Hub regions in the brain, recognized for their roles in ensuring efficient information transfer, are vulnerable to pathological alterations in neurodegenerative conditions, including Alzheimer Disease (AD). Computational simulations and animal experiments have hinted at the theory of activity-dependent degeneration as the cause of this hub vulnerability. However, two critical issues remain unresolved. First, past research hasn't disambiguated between the scenario where hub regions face a higher likelihood of connectivity disruption compared to other regions (targeted attack) and a uniformly distributed likelihood of connectivity disruption (random attack). Second, human studies offering support for activity-dependent explanations remain scarce.We refined the hub disruption index to demonstrate a hub disruption pattern in functional connectivity in autosomal dominant AD that aligned with targeted attacks. This hub disruption is detectable even in pre-clinical stages 12 years before the expected symptom onset and amplified alongside symptomatic progression. Moreover, hub disruption was primarily tied to regional differences in global connectivity, and sequentially followed changes observed in Aβ PET cortical markers, consistent with the activity-dependent degeneration explanation. Taken together, our findings deepened the understanding of brain network organization in neurodegenerative diseases and could be instrumental in refining diagnostic and targeted therapeutic strategies for AD in the future.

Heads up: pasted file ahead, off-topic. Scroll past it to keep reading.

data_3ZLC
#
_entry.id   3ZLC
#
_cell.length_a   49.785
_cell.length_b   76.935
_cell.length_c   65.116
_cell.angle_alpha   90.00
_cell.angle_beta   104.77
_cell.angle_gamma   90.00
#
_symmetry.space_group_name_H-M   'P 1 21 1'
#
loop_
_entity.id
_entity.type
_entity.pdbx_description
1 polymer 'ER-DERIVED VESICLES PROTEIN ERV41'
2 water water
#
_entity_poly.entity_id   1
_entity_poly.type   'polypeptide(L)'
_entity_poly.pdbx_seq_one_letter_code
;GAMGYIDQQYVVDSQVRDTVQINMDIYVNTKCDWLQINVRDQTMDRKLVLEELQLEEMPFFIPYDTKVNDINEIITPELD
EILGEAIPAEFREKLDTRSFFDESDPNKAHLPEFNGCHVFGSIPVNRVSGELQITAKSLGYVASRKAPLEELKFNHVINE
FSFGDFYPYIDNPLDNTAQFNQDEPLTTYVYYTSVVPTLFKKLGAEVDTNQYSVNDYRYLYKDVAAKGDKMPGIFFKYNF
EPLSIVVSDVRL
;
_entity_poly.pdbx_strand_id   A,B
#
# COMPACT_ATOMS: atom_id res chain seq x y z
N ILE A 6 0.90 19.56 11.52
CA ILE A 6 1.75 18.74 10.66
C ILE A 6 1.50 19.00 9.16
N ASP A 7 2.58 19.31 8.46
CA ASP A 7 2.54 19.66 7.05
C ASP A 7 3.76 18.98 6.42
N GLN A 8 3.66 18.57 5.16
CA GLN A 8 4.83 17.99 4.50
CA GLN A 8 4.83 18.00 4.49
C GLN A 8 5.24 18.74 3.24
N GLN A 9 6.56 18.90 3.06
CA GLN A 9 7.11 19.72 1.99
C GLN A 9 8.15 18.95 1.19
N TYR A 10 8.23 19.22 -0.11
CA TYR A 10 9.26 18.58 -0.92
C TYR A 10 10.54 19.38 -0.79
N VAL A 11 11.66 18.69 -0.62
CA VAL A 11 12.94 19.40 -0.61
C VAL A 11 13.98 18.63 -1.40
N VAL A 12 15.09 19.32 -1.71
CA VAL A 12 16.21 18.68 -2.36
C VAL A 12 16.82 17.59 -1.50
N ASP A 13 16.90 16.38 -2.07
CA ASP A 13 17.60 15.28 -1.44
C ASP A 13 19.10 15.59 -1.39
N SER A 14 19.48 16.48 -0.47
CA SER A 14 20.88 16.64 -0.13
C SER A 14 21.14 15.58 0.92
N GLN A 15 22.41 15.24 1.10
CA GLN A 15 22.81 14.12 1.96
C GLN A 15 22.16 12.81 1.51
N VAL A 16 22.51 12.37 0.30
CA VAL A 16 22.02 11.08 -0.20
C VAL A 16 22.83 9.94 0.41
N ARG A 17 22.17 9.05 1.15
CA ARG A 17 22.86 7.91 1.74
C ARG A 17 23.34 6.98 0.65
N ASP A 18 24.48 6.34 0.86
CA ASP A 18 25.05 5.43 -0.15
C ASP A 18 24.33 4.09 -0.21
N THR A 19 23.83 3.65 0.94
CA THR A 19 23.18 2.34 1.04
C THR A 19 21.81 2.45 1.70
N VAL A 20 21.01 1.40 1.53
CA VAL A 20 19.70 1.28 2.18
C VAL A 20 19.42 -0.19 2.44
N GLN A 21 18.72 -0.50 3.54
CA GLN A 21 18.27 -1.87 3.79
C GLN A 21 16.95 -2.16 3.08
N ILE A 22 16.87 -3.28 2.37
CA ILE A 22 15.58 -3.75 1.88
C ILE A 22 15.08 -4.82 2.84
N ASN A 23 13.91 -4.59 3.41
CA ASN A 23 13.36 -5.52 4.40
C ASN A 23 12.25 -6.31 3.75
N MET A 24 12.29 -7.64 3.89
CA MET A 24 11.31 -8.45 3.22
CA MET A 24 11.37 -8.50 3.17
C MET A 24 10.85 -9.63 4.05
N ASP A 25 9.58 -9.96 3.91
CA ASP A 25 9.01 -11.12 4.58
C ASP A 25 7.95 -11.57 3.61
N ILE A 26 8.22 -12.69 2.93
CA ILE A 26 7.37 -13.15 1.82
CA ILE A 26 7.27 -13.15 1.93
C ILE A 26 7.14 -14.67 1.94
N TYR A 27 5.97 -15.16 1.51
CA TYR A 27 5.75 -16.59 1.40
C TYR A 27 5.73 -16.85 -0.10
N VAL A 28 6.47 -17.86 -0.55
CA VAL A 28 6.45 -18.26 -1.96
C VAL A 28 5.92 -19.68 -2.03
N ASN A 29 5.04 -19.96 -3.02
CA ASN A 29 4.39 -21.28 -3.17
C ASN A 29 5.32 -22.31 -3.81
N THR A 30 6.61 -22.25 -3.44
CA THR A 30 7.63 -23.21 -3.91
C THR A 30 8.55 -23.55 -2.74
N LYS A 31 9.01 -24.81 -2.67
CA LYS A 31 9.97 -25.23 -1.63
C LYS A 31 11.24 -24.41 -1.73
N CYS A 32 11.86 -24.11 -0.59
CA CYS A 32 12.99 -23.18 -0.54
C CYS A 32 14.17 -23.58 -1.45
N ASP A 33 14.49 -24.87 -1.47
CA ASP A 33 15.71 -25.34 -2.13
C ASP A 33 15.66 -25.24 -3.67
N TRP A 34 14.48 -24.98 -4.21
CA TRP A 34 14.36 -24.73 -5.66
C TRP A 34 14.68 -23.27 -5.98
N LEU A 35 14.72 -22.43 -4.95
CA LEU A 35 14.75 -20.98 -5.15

Our research introduces a refined hub disruption index that reveals early and progressive targeted connectivity impairments in brain regions central to information transfer in Alzheimer’s Disease (AD). Detectable up to 12 years before clinical symptoms, selective FC impairments were higher at high global connectivity regions, preceding changes in amyloid-beta PET markers. This supports the concept of activity-dependent degeneration and underscores the vulnerability of hub regions to neurodegenerative processes. Our findings enhance the understanding of the brain's network organization in AD and offer significant potential for improving early diagnosis and developing precise therapeutic interventions.

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Handling Editor: Gagan Wig


A full list of members appears at the end of the manuscript in the Supplementary material

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Supplementary data